Friday, June 11, 2010

Miss Ellen Takes Me to a Peaceful Place

This week, unbeknownst to me, Miss Ellen had an agenda. On Monday she went South instead of North and East instead of West. We ended up in a fabulous green park with sidewalks, trees, water, and wild ducks: a restful place.

The Vietnam Women's Memorial
Two minutes later, I saw Glenna Goodacre's very fine statue of the women of the Vietnam War. This is our nation's Pieta: one nurse holds a soldier in distress. One nurse grieves. One nurse stands, looking for incoming rescue or disaster. Her back is straight. Her hand is on the first nurse's shoulder. 

The Wall
I parked Miss Ellen in the vicinity of the Lincoln Memorial and went there first (to discuss another day). Then I ventured to the Wall.  It is just as magnificently stark and stern as ever, just as reflective of the surroundings as ever. The grass that grows there is green lawn, but has the look of nature, not a golf course. The visitors are all casually dressed, of all races and family situations. Strollers. Canes. Walkers. A lot of tennis shoes and cameras.

Red carnations lay below the names. Tributes are still laid there: one page with a pink plastic Rosary for all the mothers who prayed for their children in Vietnam. One class must have visited, part of a field trip. Each student had written something to the soldiers and left a gift. One model of a Navy destroyer was accompanied by a note:  "because you had to be tough outside and had life within".  An angel Christmas ornament. "My favorite from my collection, the one my grandma gave me, she is in heaven with you."  Those were the ones that I remember.


Also, there were a few petitions. Not large petitions, as you might make for a saint to cure your disease or get Uncle Tommy to straighten up, but petitions that they watch over our soldiers now. That they help guide us that still live. The reflection begins at the wall's polished granite and extends to its visitors.

The Vietnam Veteran's Memorial Wall states, and explicitly limits, a stark truth. Its starkness causes people to respond to it. I remember how afraid many people were to have Maya Lin's design built, because it was something new in style, not fluffy or pictorial, not creating grandeur. I love this memorial because it creates greatness out of simplicity. It invites us to answer back. It influences us to touch our own better nature.  Ms. Lin had in mind the feeling of an epic poem, a list of warriors such as in our great mythologies, and she was right. But I don't think she could have known the personal response it would call forth, year after year, even  from people who have no memory or connection to the war.

The Three Soldiers
The Three Soldiers' statue by Frederick Hart is undergoing restoration. Parts of its bronze has worn away. In a sensitive move, the statue remains on-site, in a temporary building with windows, so you can still see it. It looks like the restorers clean up after themselves daily, so that we get the best view possible. What I saw, the arms of all three, their veins almost lifelike, are losing luster. I had the feeling those arms had been stroked many times by those seeking to recapture, momentarily, the people they loved.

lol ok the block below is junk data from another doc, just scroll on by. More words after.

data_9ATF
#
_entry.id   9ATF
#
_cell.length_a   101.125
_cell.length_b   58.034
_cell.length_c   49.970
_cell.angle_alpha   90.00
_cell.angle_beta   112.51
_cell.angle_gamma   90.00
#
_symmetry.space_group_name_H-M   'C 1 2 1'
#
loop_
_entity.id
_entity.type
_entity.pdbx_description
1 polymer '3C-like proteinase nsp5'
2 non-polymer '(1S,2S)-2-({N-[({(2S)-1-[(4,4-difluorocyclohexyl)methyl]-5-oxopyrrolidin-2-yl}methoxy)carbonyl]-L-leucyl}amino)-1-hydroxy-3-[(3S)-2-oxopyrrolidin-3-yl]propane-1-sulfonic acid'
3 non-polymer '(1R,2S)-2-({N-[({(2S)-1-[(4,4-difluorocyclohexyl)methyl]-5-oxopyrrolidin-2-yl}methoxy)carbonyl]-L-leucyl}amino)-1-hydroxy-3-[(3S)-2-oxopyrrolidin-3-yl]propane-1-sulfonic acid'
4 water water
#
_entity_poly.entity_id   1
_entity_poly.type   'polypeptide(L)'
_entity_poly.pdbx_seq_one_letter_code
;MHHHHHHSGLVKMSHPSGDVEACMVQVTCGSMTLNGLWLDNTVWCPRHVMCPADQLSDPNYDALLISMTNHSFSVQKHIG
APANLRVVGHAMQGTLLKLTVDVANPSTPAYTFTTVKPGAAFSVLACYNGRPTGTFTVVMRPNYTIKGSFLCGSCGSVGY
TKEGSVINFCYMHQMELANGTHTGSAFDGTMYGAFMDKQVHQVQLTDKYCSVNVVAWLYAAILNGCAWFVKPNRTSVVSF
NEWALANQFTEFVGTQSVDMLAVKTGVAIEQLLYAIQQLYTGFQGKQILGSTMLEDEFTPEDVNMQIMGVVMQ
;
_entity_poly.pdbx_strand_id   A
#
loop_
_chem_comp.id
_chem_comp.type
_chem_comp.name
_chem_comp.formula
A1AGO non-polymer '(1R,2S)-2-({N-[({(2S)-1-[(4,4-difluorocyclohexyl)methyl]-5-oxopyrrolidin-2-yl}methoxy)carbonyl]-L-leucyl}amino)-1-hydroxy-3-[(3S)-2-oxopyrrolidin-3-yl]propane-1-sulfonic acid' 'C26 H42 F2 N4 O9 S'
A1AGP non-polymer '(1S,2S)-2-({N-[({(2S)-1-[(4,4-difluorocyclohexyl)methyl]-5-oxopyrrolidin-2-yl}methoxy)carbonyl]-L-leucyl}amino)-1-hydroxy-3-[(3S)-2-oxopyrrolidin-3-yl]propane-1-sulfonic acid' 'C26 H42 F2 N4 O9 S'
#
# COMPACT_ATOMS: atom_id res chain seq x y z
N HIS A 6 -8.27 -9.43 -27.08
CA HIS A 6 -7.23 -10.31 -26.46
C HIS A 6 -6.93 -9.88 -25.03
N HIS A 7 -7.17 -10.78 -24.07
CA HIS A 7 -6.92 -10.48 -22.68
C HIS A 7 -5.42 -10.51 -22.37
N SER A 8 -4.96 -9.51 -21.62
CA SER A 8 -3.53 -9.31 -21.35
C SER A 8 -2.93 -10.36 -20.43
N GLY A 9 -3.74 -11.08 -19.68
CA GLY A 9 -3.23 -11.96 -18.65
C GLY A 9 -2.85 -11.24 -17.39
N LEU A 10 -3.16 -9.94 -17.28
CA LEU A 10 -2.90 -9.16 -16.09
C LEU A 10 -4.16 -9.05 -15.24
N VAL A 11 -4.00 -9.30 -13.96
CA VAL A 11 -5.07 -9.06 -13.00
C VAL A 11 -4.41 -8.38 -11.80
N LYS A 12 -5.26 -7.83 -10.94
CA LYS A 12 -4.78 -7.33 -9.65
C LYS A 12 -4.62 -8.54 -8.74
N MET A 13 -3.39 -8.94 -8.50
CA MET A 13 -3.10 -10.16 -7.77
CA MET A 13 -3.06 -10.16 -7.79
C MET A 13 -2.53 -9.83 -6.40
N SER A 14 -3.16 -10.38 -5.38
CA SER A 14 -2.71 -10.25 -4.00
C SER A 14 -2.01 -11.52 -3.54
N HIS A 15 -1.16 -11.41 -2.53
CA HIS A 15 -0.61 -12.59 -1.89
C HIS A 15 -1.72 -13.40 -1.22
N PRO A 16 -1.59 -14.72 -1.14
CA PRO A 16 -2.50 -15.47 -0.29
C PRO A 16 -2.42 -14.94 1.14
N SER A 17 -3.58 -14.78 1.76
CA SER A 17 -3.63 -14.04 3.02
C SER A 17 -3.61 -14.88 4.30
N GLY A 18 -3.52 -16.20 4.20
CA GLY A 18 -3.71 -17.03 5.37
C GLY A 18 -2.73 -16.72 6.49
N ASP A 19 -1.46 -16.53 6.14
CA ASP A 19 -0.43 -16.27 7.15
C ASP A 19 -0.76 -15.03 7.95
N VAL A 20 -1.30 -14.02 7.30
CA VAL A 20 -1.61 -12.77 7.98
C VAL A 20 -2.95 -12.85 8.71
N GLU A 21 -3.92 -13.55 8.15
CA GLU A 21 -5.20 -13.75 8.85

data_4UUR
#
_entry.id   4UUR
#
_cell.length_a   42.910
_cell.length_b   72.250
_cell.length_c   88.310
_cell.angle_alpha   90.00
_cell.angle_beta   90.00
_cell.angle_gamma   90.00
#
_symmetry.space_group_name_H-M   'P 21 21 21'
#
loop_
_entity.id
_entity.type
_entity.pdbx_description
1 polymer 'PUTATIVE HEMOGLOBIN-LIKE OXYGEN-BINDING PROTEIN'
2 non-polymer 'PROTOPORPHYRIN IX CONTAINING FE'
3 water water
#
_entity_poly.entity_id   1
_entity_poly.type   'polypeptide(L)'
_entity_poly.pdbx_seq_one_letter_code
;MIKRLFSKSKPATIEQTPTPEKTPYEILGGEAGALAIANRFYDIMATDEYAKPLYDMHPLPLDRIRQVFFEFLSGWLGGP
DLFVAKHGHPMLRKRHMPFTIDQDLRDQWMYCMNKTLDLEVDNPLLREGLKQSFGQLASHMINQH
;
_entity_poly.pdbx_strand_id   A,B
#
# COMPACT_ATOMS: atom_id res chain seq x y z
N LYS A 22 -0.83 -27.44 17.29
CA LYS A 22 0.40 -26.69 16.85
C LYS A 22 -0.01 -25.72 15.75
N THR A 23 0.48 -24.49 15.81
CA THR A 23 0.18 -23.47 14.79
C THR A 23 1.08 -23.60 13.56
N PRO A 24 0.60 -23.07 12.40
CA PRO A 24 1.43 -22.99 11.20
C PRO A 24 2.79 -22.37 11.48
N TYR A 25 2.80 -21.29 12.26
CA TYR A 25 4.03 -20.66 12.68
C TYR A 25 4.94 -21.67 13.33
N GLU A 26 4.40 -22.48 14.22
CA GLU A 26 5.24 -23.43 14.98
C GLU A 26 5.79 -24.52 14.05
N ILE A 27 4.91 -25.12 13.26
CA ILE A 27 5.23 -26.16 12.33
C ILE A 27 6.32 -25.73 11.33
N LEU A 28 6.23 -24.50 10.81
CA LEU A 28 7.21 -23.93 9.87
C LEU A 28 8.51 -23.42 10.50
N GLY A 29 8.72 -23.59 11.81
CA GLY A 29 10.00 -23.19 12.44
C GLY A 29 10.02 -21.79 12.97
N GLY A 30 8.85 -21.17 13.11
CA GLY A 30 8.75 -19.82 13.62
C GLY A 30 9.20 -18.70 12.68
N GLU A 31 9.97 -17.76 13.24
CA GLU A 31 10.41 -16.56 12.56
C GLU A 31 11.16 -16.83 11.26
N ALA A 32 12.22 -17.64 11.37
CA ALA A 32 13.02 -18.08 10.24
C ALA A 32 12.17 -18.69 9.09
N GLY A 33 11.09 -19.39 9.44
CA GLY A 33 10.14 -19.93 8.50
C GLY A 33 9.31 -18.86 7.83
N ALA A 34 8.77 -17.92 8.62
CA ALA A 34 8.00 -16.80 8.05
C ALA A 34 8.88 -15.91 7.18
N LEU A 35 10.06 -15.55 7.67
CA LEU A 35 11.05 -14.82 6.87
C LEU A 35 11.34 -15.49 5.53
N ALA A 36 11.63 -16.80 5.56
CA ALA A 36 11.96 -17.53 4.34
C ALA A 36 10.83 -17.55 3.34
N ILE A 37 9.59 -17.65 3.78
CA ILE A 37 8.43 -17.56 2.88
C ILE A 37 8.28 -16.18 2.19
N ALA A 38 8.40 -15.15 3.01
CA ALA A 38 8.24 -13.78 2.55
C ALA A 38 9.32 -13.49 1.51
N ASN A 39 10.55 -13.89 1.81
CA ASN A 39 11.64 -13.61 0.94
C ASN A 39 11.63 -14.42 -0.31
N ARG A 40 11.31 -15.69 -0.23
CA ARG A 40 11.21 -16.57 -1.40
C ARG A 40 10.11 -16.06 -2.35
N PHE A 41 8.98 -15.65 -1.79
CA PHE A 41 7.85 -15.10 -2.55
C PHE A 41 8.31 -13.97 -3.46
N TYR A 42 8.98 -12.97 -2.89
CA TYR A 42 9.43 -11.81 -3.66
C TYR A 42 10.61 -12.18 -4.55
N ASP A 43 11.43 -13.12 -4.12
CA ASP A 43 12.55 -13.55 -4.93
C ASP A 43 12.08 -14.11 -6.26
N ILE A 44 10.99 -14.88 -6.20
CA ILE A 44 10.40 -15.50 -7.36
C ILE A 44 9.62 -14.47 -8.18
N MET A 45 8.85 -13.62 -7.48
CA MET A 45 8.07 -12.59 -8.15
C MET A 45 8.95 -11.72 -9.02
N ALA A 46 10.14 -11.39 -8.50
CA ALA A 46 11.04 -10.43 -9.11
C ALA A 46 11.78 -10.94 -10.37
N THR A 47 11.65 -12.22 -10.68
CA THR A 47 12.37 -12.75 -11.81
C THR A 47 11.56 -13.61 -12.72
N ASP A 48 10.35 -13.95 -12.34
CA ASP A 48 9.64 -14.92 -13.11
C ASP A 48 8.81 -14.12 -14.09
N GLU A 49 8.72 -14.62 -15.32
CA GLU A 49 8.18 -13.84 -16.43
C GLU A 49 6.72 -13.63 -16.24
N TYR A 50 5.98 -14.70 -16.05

The National Park Service is taking good care of our memory and heritage at the Vietnam Veteran's Memorial. I found Miss Ellen. She and I passed through the green and trees again, listening to the evening calls of water birds.

6 comments:

The Bug said...

It is peaceful. But so HARD.

Ann T. said...

Dear The Bug,
Yes it is, I so agree. The three artists have managed to convey so much.

Thanks for stopping in and
Have a Great Weekend!
Ann T.

the observer said...

Ann T:
Thanks so much for this. I've never seen the real wall. I have seen the traveling wall. Even in miniature, the simple structure of a wall of names is incredibly moving.

The itty bitty town where I went to high school lost a child to 'Nam. The man's sister taught in my school and his father drove the school bus. When I found his name on the wall, I felt the loss a little more closer.

Someday, I hope to go to Washington DC to see everything. Meantime, I'll let you be my virtual tour guide--ably assisted by Miss Ellen, of course.

The Observer

Ann T. said...

Dear The Observer,
I love seeing these things. I think residents sometimes don't take advantage of the good things in their cities, and I have been really bad about that.

Sometimes the pictures don't turn out. The summer vacation season has begun, so many of the monuments are too crowded for an unobstructed view. For instance, in the Lincoln Memorial, the more expensive post card is a better shot--well-lit, and unimpeded. But being there, even when it is crowded-- you feel the space, the awe, and the solemnity. It's truly grand.

I would say the same for the Vietnam Memorial. Both need people, but both are awesome (in the traditional sense of that word).

Thanks for writing in,
I will probably write about it again sometime.

Ann T.

Bob G. said...

Ann:
Been to the wall a few times when I lived in philly.
Don't get there at all these days out here in Indiana..
.
BUT...today I felt as though I was right back there again.
(a sobering experience to be sure)

Beautifully conveyed.

Ann T. said...

Dear Bob,
Thank you for those words. I agree that it is sobering. I took much hope in the offerings of the school field trip, that it will continue to be relevant for another set of generations.

Thanks for stopping in!
Ann